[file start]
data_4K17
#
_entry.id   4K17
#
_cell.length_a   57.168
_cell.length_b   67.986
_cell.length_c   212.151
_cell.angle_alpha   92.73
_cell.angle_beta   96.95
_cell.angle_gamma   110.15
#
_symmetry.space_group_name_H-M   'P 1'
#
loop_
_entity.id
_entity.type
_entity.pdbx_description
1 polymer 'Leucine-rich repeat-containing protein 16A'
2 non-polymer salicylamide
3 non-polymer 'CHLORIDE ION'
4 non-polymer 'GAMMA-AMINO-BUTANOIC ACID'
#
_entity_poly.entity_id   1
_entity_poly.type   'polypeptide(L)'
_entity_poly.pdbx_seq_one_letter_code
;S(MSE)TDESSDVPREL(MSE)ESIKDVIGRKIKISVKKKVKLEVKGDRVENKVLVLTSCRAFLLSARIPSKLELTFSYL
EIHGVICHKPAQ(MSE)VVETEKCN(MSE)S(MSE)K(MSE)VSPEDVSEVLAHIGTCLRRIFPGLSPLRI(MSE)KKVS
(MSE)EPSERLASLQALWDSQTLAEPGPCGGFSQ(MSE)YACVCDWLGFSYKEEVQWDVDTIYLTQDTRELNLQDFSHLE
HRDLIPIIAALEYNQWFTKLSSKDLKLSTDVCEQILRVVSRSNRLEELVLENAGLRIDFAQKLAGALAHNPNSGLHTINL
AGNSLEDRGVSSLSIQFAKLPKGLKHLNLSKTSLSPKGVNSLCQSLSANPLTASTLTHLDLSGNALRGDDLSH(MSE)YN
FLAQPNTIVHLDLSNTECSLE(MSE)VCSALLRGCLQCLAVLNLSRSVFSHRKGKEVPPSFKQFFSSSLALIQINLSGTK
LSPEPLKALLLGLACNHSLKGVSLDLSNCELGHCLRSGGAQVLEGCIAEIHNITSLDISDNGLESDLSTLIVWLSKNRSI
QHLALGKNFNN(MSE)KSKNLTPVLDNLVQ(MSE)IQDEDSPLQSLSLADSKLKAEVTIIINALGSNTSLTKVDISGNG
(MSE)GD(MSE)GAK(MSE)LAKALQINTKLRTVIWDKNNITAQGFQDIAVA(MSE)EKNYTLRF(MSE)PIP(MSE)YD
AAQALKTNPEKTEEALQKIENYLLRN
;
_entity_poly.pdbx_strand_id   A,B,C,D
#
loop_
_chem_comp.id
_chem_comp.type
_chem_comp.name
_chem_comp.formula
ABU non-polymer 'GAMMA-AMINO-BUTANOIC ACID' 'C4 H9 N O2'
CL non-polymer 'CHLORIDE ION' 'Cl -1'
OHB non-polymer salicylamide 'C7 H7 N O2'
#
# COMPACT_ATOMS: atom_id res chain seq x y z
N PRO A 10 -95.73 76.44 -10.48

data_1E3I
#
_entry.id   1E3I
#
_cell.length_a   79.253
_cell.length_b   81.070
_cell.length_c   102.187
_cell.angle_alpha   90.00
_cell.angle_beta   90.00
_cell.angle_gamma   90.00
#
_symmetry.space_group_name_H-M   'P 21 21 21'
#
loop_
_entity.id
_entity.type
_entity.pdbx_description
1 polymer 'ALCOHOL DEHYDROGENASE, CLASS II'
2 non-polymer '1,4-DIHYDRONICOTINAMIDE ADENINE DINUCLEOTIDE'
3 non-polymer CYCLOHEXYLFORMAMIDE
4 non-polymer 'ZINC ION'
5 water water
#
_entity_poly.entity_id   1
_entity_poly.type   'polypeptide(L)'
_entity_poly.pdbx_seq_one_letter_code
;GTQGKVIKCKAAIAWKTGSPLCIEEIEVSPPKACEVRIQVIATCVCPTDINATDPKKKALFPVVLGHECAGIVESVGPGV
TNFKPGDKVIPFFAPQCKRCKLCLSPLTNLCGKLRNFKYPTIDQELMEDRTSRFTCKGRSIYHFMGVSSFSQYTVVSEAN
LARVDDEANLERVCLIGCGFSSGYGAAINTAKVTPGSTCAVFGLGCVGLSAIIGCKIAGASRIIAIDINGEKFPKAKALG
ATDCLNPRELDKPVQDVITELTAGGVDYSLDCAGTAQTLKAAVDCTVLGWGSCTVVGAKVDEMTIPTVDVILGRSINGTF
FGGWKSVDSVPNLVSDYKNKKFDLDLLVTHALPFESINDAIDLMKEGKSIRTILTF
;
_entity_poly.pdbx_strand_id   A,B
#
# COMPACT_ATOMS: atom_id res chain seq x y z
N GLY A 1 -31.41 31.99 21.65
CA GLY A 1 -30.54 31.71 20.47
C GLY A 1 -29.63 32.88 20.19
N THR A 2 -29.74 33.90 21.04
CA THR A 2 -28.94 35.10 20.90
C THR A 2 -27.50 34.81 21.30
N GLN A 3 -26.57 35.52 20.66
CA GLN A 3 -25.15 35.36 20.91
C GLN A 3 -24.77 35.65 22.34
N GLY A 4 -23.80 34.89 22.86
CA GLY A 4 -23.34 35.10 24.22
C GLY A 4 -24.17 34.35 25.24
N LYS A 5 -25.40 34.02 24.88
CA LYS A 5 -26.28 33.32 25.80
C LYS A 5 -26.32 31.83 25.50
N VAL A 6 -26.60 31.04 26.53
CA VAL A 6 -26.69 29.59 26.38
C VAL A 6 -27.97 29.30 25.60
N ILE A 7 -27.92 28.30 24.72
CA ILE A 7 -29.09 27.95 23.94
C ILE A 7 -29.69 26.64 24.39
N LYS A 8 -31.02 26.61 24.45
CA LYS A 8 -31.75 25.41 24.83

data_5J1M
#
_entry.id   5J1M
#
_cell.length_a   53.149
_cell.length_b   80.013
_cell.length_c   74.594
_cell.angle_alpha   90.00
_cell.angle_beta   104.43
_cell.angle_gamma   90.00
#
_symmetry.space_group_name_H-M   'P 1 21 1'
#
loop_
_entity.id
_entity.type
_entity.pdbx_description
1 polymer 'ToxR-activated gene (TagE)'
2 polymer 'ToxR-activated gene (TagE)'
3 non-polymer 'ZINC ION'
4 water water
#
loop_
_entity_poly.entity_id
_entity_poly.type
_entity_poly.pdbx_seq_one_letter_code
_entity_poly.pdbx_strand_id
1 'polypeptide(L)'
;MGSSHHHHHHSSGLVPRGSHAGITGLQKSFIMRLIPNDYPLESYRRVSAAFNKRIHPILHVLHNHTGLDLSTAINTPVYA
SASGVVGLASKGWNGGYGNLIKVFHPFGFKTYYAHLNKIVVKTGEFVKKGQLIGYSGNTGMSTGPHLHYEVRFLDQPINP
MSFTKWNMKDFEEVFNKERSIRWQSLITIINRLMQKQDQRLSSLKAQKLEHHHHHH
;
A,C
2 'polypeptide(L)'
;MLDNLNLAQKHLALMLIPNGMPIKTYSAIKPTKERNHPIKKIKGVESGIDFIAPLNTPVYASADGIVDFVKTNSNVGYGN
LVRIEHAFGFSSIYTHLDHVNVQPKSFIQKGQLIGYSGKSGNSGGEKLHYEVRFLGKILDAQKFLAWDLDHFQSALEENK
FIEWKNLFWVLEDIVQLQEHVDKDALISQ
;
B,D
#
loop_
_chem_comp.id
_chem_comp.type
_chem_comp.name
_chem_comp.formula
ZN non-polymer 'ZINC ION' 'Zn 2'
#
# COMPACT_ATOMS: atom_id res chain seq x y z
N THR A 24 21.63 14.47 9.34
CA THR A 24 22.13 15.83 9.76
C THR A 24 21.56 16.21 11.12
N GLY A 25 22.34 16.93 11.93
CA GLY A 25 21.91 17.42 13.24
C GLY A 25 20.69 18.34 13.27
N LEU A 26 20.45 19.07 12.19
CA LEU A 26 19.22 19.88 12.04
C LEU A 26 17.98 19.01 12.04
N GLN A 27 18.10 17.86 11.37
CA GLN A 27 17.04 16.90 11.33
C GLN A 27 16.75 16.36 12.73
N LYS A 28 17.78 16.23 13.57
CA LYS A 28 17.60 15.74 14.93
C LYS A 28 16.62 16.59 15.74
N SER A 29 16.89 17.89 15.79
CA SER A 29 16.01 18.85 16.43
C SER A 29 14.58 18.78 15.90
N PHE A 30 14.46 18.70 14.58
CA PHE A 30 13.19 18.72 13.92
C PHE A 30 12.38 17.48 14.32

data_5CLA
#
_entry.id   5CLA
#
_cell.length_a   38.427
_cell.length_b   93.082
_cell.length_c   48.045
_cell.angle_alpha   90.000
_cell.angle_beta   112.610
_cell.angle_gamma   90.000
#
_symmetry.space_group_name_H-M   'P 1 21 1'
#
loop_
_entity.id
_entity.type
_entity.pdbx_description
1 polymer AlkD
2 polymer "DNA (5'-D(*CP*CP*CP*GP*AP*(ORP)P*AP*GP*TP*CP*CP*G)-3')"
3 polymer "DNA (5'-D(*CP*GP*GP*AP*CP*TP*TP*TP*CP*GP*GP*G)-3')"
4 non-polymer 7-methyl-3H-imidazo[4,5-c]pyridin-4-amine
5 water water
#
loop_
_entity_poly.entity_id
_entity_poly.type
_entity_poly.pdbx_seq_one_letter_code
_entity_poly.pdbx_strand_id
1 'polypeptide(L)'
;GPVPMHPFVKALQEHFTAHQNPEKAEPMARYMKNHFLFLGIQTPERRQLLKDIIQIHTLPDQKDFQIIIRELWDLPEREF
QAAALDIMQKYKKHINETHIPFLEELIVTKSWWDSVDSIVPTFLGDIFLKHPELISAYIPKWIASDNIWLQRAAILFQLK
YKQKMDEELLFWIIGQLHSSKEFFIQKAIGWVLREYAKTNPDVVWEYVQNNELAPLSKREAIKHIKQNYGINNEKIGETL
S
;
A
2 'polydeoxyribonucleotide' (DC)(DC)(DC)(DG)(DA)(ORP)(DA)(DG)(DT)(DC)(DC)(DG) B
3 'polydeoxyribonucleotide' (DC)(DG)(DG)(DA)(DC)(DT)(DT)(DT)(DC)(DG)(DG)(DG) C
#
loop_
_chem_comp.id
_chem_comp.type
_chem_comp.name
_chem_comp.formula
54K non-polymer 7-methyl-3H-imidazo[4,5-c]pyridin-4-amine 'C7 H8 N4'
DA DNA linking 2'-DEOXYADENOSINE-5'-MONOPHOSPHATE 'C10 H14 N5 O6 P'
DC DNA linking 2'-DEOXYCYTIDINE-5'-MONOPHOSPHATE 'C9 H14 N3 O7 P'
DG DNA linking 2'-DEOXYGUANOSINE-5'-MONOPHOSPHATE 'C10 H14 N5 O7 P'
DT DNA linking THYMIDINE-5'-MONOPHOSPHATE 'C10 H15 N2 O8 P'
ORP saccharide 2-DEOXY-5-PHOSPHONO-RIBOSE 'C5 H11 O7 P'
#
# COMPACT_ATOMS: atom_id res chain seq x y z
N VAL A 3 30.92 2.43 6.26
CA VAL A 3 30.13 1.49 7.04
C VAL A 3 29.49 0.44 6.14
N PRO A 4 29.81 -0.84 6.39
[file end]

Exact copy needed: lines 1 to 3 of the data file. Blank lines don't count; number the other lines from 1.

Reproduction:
data_4K17
#
_entry.id   4K17